BAE’s PHASA-35 makes first flight
Persistent High Altitude Solar Aircraft (PHASA-35), a 35m wingspan solar-electric aircraft with the potential to stay airborne for a year, has successfully completed its maiden flight, McLean, VA-based BAE Systems announced February 17.
PHASA-35 has been designed, built and now flown in less than two years as part of a collaboration between BAE and Prismatic Ltd, which the company agreed to acquire last year. Designed to operate unmanned in the stratosphere, above the weather and conventional air traffic, PHASA-35 offers a persistent and affordable alternative to satellites combined with the flexibility of an aircraft, which could be used for a range of valuable applications including forest fire detection and maritime surveillance.
Sponsored by the UK’s Defence Science and Technology Laboratory (DSTL) and Australian Defence Science and Technology Group (DSTG), the successful flight trials took place at the Royal Australian Air Force (RAAF) Woomera Test Range in South Australia.
The trials marked the first fully integrated flight test of the PHASA-35 system, delivering rapid proof of capability from design to flight in just 20 months. They are the culmination of efforts from a collaborative team of British experts from Prismatic in Hampshire – where two full-sized concept aircraft were built last year – working alongside BAE’s engineers in Lancashire, where the aircraft underwent further integration testing prior to flight trials.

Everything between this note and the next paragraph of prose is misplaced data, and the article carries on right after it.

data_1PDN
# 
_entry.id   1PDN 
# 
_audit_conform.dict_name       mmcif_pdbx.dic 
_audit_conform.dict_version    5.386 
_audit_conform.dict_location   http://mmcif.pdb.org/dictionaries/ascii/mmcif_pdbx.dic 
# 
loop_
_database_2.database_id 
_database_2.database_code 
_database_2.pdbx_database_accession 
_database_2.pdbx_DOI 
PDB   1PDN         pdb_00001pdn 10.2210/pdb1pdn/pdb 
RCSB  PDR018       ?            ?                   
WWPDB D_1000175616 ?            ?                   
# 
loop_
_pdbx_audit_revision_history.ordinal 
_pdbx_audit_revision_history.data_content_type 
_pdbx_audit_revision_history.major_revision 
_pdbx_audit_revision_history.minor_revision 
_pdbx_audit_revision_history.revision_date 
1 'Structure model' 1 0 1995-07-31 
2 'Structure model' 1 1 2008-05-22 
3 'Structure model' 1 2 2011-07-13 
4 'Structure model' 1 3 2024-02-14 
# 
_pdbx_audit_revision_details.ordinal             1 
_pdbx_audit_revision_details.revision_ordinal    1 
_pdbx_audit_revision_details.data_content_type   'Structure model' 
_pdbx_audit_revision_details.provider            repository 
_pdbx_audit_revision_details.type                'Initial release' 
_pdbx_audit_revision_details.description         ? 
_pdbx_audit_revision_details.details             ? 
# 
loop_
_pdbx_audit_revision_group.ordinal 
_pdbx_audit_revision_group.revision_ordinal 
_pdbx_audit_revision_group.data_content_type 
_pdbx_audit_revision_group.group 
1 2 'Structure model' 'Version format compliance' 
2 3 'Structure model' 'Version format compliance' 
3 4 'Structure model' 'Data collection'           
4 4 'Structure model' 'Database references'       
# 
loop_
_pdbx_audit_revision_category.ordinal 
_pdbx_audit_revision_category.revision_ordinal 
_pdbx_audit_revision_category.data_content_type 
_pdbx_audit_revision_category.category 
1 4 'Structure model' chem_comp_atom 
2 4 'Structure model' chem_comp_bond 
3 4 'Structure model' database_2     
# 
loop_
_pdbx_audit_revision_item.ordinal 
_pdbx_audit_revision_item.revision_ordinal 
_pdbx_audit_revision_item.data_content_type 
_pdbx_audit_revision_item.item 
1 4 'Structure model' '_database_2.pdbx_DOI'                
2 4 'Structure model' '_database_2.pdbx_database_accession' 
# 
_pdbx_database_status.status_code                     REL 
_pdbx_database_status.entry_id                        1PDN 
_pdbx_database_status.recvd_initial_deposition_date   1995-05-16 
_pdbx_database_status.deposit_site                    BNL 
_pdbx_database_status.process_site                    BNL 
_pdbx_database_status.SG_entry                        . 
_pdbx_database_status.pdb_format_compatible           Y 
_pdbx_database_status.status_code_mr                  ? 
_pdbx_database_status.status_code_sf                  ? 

Ian Muldowney, engineering director at BAE Systems, said, “This is an outstanding early result that demonstrates the pace that can be achieved when we bring the best of British capability together. To go from design to flight in less than two years shows that we can rise to the challenge the UK Government has set industry to deliver a Future Combat Air System within the next decade.”
Source: BAE Systems